Managers have appealed to prime minister Tony Blair for action to halt a 'crisis' in intensive care in London.
A letter from 33 intensive care unit managers says 'patient safety is being compromised' by severe nursing and bed shortages.
The appeal was made as Nigel Crisp, director of the new London regional office, launched a report detailing improvements in the capital's health services a year after the Turnberg review.
The South Thames Intensive Care Unit Managers Group claims that critically ill patients have been exposed to 'substantial risk' by an 'unacceptable level of transfers' between hospitals.
In a letter the group says some patients 'have been transferred up to four times during their period of intensive care' because of bed shortages.
Group chair Eddie Crunden said members - now based across London and the South East region - had been forced to approach
Mr Blair because 'a very selective picture is painted' by health authorities that 'don't understand' intensive care.
'We felt it was important he should hear from the people who deal with it on a day to day basis,' he said.
Mr Crisp said a group had been set up to look at transfers of 'the most severely injured' patients.
He said it would draw up protocols so trauma patients reached 'the right hospital first time', and create a 'safe system' for transfers.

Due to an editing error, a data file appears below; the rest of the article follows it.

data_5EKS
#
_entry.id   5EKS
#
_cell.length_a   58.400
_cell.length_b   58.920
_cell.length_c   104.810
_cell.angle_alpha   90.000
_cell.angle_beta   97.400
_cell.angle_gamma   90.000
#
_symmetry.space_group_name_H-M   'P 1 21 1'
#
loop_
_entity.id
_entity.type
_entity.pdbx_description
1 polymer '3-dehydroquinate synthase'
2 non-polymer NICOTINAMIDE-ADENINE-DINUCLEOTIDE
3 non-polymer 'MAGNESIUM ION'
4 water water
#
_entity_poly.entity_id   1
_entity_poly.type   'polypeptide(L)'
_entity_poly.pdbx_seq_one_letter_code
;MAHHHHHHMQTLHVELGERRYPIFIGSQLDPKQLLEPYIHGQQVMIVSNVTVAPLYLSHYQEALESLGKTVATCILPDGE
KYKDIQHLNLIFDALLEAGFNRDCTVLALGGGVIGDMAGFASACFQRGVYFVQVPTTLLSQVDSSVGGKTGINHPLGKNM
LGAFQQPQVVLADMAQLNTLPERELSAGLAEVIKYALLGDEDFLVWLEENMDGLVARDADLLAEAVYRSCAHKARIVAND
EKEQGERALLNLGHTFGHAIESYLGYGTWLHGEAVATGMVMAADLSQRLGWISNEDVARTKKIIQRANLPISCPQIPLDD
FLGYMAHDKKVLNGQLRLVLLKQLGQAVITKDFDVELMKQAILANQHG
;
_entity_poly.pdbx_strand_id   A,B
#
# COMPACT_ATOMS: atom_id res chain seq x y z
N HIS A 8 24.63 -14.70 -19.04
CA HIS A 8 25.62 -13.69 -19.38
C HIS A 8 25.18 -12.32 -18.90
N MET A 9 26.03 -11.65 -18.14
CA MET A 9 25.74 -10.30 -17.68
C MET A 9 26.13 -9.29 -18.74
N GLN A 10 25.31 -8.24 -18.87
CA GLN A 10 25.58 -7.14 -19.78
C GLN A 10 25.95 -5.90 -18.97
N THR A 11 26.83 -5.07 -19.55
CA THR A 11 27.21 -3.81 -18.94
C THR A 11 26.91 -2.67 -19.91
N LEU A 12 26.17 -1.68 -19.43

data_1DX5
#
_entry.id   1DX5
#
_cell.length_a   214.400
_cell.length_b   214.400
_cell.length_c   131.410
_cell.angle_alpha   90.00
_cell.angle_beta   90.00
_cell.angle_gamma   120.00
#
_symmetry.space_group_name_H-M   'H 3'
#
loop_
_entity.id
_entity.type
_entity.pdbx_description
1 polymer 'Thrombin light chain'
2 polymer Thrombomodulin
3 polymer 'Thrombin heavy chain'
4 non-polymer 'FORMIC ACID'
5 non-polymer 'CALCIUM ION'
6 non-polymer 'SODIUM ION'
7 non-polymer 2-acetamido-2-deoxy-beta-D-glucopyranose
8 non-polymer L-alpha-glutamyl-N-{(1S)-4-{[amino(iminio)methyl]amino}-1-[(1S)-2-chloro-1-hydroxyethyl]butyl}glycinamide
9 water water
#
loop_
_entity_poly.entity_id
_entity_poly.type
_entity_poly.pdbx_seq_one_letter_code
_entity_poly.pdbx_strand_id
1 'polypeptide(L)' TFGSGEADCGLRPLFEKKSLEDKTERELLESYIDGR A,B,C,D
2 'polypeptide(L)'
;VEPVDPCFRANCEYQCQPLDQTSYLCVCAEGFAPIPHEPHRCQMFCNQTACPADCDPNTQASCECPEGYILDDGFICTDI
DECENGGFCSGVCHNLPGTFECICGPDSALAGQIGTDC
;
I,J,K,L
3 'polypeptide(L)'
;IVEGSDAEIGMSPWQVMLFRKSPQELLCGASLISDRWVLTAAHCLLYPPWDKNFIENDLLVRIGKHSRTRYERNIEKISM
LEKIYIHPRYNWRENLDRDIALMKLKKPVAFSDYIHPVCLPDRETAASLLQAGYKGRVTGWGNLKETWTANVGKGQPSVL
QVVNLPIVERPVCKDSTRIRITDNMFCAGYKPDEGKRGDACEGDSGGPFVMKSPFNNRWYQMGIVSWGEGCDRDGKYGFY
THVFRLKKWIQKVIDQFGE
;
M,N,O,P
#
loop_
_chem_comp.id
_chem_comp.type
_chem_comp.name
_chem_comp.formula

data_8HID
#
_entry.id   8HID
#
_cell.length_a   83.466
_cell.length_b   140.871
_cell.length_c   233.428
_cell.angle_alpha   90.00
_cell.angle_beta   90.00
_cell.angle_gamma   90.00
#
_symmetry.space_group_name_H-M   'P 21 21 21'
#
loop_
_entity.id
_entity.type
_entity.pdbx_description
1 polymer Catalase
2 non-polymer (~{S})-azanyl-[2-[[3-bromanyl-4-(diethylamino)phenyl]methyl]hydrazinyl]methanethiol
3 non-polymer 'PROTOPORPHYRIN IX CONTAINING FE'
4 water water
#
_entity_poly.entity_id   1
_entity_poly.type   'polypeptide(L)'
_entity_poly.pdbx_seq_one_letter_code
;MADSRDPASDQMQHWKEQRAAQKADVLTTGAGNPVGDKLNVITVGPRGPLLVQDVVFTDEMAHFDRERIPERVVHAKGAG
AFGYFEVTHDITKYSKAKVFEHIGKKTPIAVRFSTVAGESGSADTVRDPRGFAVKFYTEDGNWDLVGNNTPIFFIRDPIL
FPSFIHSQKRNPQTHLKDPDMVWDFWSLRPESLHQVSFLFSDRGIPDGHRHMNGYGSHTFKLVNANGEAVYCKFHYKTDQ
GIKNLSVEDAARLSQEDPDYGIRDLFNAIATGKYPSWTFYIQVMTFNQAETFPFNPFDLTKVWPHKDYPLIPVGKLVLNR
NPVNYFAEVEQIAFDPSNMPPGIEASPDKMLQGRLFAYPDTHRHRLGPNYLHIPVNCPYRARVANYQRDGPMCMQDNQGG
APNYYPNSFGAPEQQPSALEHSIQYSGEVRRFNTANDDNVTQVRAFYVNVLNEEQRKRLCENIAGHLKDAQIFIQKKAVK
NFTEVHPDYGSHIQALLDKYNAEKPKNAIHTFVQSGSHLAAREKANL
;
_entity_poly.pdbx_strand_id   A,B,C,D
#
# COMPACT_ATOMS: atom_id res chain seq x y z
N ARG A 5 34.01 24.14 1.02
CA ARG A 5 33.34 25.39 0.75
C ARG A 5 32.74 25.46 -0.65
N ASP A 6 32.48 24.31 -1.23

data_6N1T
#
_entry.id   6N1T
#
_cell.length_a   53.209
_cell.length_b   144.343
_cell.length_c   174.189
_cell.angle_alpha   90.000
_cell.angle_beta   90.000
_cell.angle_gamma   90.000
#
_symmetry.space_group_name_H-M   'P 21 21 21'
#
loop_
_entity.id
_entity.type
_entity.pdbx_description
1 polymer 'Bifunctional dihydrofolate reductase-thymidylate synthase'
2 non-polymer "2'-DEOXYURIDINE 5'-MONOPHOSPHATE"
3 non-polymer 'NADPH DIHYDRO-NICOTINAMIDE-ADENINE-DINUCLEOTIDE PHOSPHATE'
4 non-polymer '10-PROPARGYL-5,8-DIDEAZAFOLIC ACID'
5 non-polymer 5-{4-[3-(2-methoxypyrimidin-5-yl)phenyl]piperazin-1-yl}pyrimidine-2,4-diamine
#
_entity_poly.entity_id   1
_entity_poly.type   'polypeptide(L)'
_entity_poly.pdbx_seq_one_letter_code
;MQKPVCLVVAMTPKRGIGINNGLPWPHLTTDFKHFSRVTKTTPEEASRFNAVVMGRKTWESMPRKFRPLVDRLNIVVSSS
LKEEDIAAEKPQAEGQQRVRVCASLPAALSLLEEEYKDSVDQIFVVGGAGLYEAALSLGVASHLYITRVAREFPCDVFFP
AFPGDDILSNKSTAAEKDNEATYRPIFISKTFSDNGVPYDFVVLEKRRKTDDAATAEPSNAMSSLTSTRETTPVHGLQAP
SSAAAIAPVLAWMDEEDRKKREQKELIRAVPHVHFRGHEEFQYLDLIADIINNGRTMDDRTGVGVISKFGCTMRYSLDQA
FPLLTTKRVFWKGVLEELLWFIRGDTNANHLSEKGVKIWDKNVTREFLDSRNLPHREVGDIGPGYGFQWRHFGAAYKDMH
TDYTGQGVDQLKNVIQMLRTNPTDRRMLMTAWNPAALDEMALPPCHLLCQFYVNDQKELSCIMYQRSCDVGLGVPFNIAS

Last week, 25 per cent of London's hospitals had spare beds in intensive care 'so generally there is capacity in the system', Mr Crisp added.
Mr Crunden said his members 'are not confident that the new London region will tackle the problems' and intensive care had been 'neglected', even though it underpinned other acute services.
The incoming Labour government commissioned Sir Leslie Turnberg, a former president of the Royal College of Physicians, to carry out a comprehensive review of London's health services.
It was instrumental in 'saving' St Bartholomew's Hospital as a specialist centre for cardiac and cancer care, but painted a gloomy picture of poor primary care and mental health services.
Mr Crisp said progress included a£1.2bn building programme covering 17 London hospitals and an 18 per cent reduction in the number of sub- standard GP surgeries. He said this was 'a good start in this first year'.